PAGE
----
Singapore’s Changi Gets Ready With Tons of Dry Ice for Vaccines

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In balmy Singapore, a tiny island nation that sits almost directly on the equator, it’s usually flowers, meat and seafood that gets whipped away intoSATS Ltd.’s cool rooms upon landing at Changi Airport. Now one of the world’s biggest ground handlers is gearing up for a more vital task.

Like cargo operators everywhere, SATS is preparing for the arrival of its first shipment of vaccines fromPfizer Inc. andBioNTech SE later this month. Prime Minister Lee Hsien Loong said this week that the country, which has a population of around 5.5 million, should haveenough vaccines for everyone by the third quarter. Multiple bets have been placed, withModerna Inc. and Sinovac Biotech Ltd. jabs lined up as other potential candidates.

In anticipation, SATS has doubled production of dry ice needed to keep the Pfizer vaccine at the required storage temperature of minus 70 degrees Celsius. The company has also purchased two cool dollies, like giant freezers, to move the vaccines around on the ground.

“SATS will play an essential role in taking the vaccines off the planes, storing them at a low temperature and then sending them to the forwarders who will then take them to market,” Chief Executive Officer Alex Hungate said.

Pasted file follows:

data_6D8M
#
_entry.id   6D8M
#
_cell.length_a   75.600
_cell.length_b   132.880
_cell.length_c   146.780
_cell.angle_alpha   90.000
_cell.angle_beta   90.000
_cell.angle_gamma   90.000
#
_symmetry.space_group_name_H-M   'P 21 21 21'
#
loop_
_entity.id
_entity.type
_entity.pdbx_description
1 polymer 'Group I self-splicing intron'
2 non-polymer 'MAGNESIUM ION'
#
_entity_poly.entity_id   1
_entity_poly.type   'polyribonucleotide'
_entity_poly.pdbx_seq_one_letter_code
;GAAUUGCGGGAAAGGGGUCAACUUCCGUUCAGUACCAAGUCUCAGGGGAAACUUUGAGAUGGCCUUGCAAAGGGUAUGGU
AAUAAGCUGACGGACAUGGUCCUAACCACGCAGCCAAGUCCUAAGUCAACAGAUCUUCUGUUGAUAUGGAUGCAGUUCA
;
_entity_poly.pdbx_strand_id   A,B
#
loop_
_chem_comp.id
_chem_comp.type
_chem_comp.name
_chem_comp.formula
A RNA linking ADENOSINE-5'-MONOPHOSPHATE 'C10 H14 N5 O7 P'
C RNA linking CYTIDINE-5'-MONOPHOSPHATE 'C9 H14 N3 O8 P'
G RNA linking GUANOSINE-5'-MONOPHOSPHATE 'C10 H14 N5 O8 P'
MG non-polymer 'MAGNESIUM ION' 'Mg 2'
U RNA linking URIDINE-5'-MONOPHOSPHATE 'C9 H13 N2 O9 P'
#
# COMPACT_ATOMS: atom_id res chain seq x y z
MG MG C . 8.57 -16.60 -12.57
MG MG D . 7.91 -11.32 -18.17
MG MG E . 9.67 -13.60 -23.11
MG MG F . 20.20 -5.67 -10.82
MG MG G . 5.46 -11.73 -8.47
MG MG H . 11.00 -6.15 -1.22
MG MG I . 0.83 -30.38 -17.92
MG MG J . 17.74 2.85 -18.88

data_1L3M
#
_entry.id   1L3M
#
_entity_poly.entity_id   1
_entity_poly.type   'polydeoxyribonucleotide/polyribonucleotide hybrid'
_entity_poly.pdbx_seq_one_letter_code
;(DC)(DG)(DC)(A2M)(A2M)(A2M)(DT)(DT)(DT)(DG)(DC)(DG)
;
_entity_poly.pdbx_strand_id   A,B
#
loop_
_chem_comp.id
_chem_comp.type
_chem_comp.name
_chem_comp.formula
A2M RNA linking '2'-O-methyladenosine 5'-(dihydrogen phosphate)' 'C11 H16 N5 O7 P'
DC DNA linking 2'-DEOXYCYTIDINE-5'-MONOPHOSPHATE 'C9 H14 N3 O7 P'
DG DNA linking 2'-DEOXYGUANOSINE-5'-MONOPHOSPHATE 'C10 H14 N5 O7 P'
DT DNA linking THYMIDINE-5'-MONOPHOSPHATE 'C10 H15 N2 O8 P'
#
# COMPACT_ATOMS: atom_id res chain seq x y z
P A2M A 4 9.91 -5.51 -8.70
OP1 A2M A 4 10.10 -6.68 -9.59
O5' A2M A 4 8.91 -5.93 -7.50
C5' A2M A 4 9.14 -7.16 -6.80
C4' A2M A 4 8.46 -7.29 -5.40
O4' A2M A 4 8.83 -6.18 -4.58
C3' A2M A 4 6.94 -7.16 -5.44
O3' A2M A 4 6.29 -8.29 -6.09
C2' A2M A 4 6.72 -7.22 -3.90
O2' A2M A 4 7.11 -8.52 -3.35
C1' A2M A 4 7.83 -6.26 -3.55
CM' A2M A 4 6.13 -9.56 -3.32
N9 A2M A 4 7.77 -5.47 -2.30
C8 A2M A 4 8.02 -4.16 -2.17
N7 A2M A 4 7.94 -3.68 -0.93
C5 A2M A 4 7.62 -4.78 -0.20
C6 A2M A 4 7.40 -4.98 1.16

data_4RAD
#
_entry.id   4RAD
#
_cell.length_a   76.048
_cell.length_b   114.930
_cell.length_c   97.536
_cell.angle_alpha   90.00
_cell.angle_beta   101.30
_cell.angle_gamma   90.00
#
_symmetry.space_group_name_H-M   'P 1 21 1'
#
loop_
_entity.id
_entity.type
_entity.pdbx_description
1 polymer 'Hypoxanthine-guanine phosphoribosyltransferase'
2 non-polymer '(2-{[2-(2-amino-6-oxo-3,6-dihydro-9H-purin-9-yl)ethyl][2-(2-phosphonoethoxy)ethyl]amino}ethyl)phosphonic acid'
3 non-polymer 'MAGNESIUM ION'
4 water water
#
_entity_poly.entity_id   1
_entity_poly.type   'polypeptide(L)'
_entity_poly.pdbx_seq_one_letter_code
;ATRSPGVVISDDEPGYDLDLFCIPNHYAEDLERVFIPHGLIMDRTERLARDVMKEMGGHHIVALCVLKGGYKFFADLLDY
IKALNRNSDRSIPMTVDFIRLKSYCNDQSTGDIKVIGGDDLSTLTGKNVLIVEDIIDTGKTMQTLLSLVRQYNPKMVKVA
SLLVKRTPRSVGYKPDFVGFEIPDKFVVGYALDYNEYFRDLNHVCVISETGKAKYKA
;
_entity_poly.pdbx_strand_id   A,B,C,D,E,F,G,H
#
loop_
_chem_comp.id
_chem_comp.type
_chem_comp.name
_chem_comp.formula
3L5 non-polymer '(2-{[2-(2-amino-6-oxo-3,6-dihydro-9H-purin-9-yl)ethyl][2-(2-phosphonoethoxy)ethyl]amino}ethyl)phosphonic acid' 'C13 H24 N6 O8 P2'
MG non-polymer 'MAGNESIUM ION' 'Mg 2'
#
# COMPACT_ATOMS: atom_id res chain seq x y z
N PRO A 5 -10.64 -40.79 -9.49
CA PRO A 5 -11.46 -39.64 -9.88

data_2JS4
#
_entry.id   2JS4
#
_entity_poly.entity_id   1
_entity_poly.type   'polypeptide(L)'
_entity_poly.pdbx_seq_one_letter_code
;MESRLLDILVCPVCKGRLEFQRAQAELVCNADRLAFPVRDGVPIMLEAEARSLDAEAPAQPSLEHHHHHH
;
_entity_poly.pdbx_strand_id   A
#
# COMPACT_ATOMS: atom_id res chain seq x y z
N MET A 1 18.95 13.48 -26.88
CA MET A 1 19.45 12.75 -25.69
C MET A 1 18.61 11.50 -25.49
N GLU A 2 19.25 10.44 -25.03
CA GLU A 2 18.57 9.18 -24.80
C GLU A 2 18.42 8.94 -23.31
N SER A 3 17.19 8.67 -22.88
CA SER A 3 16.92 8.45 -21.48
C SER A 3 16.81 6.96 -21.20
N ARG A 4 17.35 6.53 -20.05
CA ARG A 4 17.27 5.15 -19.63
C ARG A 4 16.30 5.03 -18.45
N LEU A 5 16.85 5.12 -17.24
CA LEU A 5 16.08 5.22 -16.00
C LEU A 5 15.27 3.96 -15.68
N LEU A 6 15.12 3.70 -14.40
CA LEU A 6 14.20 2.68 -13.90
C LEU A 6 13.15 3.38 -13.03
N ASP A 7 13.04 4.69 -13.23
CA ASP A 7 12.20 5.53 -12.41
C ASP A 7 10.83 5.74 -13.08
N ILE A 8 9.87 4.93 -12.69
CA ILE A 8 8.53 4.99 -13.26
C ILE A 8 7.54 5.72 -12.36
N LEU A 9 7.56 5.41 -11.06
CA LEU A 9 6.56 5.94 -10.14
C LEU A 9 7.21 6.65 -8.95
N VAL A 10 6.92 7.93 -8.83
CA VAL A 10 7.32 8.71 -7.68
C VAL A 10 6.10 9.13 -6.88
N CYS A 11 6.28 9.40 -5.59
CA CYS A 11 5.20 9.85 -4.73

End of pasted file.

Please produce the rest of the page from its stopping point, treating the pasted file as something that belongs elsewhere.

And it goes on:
And it’s not just Singapore. SATS will play an important role in getting the vaccines out to cities including Beijing, Jakarta, Mumbai, he said.

SATS Coolport may also be enlisted by hospitals to store some vaccines if they don’t have the necessary facilities. A temperature-cooled container will need to be packed with up to 100 kilograms of dry ice to transport the Pfizer vaccines.

Read more: Airlines Face ‘Mission of the Century’ for Vaccines

While airlines — the workhorses that will move billions of vials all around the globe — swing from a Covid-induced idleness into action, ground handlers like SATS have been busy throughout the pandemic.

SATS handled 15% more pharmaceutical cargo by weight in the first seven months of this year versus the same period of 2019; daily production of dry ice meanwhile will now rise to around 4.5 tons — about the size of a large adult male hippopotamus.

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